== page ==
Legal Requirements for Starting a Small Business: 6 Essential Laws
6 Min Read
All content presented here and elsewhere is solely intended for informational purposes only. The reader is required to seek professional counsel before beginning any legal or financial endeavor.
It is important to take these legal requirements for starting a business seriously. You don't want to end up in a situation of having climbed the mountain of starting your own business and making a profit only to find out all the money you made was without a license and is now subject to investigations and fines.
1. Establish Your Business Legal Structure
Small business rules and regulations require you to define how your business will financially interact with the IRS and the US governmentand determine your future monetary relationship with them. This decision point is critical, because it also affects your liability exposures and how to raise capital for your startup.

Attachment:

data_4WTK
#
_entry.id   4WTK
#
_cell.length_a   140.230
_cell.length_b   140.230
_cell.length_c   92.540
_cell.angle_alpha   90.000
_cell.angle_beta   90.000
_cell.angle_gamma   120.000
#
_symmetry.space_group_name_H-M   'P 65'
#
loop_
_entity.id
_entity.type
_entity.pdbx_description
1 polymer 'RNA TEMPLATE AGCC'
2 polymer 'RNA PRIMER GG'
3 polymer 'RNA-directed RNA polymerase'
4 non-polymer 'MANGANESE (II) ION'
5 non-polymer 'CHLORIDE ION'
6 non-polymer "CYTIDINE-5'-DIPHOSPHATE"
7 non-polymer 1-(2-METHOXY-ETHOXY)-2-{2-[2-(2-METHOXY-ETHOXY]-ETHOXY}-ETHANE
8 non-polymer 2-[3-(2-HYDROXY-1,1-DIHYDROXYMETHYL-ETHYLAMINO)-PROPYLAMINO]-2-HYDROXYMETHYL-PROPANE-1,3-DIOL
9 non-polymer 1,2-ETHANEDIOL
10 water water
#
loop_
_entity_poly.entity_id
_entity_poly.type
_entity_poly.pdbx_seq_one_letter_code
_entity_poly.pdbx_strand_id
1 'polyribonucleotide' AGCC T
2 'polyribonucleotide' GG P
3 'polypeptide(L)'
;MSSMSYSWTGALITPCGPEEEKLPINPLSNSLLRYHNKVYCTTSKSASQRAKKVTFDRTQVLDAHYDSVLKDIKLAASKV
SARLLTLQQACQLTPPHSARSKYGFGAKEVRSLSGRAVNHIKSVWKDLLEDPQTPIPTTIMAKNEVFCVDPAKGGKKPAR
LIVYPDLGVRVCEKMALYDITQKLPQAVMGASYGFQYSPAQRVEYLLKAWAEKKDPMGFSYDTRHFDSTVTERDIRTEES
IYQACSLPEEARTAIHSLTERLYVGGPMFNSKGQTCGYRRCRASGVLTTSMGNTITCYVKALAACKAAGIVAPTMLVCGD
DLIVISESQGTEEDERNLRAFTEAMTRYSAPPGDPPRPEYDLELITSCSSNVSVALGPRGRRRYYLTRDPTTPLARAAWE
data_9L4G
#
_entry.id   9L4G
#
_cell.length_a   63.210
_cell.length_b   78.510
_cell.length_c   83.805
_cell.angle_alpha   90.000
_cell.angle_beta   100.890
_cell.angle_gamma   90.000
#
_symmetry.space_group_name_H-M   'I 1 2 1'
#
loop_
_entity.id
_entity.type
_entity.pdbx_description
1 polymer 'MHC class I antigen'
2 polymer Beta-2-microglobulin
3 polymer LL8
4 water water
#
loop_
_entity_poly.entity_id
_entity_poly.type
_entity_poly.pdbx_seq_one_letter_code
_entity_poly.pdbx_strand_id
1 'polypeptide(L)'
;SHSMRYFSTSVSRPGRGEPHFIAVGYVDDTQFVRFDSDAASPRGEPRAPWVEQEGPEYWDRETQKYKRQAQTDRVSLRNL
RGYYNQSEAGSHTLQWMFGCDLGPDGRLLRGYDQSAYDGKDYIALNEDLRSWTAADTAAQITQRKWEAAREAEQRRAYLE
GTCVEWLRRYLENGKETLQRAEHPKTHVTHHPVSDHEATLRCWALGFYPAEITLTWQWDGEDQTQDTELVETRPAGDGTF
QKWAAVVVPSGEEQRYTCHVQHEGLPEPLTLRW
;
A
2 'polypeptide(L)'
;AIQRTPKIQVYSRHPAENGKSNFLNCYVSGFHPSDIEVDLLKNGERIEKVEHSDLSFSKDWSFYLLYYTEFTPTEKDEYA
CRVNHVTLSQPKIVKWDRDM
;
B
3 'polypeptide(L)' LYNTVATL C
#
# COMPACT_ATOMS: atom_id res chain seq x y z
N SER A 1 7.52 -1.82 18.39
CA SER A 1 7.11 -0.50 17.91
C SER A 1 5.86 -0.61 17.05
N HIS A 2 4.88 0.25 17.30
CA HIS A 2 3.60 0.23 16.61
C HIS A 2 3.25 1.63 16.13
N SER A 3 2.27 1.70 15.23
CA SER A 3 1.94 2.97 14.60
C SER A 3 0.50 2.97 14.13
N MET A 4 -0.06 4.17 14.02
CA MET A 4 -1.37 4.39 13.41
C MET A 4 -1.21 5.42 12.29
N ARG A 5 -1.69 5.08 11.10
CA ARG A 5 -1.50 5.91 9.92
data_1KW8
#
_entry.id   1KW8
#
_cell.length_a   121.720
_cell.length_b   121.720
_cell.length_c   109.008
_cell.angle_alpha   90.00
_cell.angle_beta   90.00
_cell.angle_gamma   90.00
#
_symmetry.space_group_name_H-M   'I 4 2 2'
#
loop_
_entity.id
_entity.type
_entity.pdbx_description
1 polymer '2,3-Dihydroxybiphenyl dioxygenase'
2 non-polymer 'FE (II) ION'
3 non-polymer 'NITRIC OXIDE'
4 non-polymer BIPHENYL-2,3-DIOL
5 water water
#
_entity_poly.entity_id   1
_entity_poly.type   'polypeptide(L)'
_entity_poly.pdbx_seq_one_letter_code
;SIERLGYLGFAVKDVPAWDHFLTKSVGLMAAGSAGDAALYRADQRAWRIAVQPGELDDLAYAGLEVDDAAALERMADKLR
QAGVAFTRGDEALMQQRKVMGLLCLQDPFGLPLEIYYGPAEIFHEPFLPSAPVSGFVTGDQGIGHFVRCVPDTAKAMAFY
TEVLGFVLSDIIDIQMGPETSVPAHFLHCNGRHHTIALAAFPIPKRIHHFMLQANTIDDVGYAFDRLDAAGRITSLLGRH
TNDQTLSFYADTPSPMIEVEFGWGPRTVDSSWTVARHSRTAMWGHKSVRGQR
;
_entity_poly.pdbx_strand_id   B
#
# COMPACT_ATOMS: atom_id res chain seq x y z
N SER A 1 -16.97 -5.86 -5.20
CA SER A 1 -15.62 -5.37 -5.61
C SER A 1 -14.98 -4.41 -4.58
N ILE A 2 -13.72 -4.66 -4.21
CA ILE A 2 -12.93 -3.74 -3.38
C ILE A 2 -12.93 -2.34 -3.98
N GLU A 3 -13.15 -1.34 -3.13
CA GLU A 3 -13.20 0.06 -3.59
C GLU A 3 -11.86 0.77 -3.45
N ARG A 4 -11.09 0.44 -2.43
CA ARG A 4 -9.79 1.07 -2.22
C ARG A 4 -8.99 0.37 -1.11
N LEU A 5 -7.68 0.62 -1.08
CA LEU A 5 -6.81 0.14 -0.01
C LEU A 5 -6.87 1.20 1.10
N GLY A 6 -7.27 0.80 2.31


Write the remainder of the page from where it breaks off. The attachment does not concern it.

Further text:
Sole proprietorship is a business that’s owned and operated by one individual. Offers the owner a high degree of control and flexibility and minimal regulatory burden. There is no legal distinction between the business and the owner, which can expose you to unlimited personal liability and suboptimal tax treatment. The structure can also limit your ability to raise capital.
General partnership is an agreement between two or more people regarding the operation of a business. Outlines each partner’s decision-making authority and claim to net assets and future earnings. All partners are exposed to unlimited personal liability and must report their partnership earnings on their individual tax returns.